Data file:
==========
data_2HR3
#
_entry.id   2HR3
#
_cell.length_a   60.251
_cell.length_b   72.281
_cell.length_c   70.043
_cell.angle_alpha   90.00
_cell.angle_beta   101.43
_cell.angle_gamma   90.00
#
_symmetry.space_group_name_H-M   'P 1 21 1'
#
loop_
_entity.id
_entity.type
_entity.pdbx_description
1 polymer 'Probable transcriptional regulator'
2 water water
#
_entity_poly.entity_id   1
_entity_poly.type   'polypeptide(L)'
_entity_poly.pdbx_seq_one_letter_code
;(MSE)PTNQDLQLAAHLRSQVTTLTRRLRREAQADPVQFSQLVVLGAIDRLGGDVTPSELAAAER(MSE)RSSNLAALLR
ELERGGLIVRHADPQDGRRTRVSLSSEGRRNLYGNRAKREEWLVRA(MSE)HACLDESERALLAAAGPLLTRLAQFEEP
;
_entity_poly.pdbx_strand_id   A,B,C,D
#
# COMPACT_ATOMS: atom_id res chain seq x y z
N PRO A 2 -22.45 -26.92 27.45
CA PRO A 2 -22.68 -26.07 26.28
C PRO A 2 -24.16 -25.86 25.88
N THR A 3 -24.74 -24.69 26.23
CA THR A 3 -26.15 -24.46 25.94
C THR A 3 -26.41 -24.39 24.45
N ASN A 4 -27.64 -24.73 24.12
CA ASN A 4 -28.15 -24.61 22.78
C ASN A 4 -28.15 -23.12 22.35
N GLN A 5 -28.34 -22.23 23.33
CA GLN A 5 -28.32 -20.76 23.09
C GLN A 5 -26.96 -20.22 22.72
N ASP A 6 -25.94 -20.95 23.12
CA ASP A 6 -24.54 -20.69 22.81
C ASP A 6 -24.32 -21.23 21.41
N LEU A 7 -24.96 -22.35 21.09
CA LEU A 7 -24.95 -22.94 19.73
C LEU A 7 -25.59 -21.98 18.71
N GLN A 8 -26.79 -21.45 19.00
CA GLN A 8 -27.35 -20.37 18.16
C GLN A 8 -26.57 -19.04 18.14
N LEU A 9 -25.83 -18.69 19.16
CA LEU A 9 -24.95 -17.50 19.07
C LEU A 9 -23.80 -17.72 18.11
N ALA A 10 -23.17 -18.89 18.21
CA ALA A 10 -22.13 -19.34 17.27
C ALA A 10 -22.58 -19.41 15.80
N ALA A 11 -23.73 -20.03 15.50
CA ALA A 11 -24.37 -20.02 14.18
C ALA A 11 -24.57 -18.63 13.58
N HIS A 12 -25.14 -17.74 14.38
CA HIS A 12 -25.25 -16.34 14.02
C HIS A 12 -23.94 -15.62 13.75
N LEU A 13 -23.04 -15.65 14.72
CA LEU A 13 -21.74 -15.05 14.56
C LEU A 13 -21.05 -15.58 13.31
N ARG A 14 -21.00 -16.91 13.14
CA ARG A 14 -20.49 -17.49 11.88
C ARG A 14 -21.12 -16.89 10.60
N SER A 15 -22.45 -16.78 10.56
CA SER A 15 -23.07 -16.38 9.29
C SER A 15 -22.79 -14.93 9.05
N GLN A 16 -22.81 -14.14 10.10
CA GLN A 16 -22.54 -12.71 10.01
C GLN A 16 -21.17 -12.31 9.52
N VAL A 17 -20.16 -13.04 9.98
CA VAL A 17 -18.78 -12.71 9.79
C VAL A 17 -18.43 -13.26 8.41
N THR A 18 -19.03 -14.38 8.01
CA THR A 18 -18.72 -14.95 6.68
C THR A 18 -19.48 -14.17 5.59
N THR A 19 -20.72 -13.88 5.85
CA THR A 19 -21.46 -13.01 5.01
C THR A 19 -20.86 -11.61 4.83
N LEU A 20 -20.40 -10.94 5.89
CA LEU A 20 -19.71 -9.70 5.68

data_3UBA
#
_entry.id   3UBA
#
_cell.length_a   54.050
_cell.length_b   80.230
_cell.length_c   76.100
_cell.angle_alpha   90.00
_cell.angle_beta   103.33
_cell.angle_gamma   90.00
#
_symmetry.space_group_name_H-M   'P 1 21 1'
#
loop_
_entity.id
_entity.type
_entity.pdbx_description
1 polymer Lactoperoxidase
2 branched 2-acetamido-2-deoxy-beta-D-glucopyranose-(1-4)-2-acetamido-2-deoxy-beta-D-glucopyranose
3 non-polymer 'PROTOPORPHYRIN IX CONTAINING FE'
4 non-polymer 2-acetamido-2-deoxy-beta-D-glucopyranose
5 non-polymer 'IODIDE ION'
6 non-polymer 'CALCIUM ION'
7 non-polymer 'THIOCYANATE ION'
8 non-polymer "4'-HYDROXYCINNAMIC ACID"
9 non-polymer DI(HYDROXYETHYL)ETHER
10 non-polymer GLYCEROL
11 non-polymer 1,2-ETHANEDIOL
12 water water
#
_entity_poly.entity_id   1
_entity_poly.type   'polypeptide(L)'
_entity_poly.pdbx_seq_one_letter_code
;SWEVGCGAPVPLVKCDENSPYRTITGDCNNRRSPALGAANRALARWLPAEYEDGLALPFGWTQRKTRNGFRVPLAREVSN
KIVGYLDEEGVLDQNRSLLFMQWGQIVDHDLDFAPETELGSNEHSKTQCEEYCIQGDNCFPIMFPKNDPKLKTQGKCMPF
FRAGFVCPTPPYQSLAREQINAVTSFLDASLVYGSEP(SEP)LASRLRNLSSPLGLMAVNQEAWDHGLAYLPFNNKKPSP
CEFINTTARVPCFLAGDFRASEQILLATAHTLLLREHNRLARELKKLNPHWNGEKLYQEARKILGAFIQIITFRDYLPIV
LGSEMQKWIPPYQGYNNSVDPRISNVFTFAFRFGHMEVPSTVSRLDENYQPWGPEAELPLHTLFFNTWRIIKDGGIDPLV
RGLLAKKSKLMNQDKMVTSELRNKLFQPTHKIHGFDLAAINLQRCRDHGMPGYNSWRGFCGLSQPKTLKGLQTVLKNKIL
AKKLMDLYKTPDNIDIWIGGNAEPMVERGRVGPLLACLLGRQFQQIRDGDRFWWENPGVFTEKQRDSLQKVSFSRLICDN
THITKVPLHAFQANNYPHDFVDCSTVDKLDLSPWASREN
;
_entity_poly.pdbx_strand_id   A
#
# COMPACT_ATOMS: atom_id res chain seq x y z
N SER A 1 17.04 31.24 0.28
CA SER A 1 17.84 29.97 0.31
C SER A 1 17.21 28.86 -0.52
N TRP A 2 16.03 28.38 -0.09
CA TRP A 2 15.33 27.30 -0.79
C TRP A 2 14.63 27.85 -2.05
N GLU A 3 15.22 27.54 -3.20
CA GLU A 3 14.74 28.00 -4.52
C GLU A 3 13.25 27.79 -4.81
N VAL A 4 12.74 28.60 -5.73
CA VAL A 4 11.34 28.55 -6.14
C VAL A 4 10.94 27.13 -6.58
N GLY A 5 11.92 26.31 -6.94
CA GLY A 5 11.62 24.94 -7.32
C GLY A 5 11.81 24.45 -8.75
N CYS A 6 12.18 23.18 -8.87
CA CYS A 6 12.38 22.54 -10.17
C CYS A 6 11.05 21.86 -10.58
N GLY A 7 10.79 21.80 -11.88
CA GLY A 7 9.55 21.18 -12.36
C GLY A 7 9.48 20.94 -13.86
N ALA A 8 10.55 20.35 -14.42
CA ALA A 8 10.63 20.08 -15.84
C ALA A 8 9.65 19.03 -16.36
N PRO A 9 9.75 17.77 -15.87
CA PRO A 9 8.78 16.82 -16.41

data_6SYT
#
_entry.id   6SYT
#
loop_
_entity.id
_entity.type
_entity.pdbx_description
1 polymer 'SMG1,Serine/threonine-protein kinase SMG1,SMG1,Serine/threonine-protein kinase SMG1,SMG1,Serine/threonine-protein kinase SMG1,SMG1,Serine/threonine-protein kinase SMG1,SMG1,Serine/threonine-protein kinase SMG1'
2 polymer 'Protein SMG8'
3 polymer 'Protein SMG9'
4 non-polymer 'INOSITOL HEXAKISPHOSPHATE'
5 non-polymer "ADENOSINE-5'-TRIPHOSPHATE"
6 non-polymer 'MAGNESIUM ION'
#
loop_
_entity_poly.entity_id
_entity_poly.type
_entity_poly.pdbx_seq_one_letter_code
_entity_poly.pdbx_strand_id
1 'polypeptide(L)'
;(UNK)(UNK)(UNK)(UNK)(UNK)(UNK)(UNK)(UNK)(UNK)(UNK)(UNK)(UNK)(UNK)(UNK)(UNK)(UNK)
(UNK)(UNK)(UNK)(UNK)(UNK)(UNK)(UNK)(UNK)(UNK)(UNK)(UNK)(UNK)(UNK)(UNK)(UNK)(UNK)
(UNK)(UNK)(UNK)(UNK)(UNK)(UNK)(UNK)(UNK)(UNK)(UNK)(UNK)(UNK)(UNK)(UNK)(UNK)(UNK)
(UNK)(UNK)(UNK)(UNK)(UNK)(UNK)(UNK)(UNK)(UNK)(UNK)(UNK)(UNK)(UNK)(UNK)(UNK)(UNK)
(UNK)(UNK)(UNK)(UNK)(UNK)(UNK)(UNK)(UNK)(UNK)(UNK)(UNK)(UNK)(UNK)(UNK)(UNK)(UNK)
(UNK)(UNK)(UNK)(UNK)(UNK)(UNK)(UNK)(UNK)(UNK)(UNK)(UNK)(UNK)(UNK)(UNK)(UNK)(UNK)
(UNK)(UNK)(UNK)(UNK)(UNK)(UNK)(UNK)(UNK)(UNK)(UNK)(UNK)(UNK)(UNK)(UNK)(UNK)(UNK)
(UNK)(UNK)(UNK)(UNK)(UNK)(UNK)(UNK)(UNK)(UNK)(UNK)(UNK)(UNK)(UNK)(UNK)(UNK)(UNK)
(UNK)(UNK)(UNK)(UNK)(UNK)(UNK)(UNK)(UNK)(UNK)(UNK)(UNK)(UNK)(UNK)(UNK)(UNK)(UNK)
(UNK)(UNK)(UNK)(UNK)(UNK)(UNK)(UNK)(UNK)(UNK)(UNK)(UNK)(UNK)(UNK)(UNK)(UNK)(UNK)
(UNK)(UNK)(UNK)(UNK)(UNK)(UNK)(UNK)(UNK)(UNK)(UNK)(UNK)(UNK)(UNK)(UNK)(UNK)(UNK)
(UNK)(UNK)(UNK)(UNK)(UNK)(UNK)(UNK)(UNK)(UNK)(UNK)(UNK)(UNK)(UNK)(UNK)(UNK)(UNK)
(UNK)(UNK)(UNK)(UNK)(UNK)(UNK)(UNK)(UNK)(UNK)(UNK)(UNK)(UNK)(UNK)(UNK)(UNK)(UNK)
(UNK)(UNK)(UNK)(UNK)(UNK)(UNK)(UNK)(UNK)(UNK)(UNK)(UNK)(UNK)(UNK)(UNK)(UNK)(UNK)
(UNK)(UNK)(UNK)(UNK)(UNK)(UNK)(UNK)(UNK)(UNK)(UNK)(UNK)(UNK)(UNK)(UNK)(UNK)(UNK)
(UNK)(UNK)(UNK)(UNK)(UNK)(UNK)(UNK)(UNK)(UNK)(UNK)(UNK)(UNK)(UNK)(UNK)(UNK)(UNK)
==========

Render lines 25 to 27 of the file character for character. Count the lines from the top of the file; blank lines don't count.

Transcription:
ELERGGLIVRHADPQDGRRTRVSLSSEGRRNLYGNRAKREEWLVRA(MSE)HACLDESERALLAAAGPLLTRLAQFEEP
;
_entity_poly.pdbx_strand_id   A,B,C,D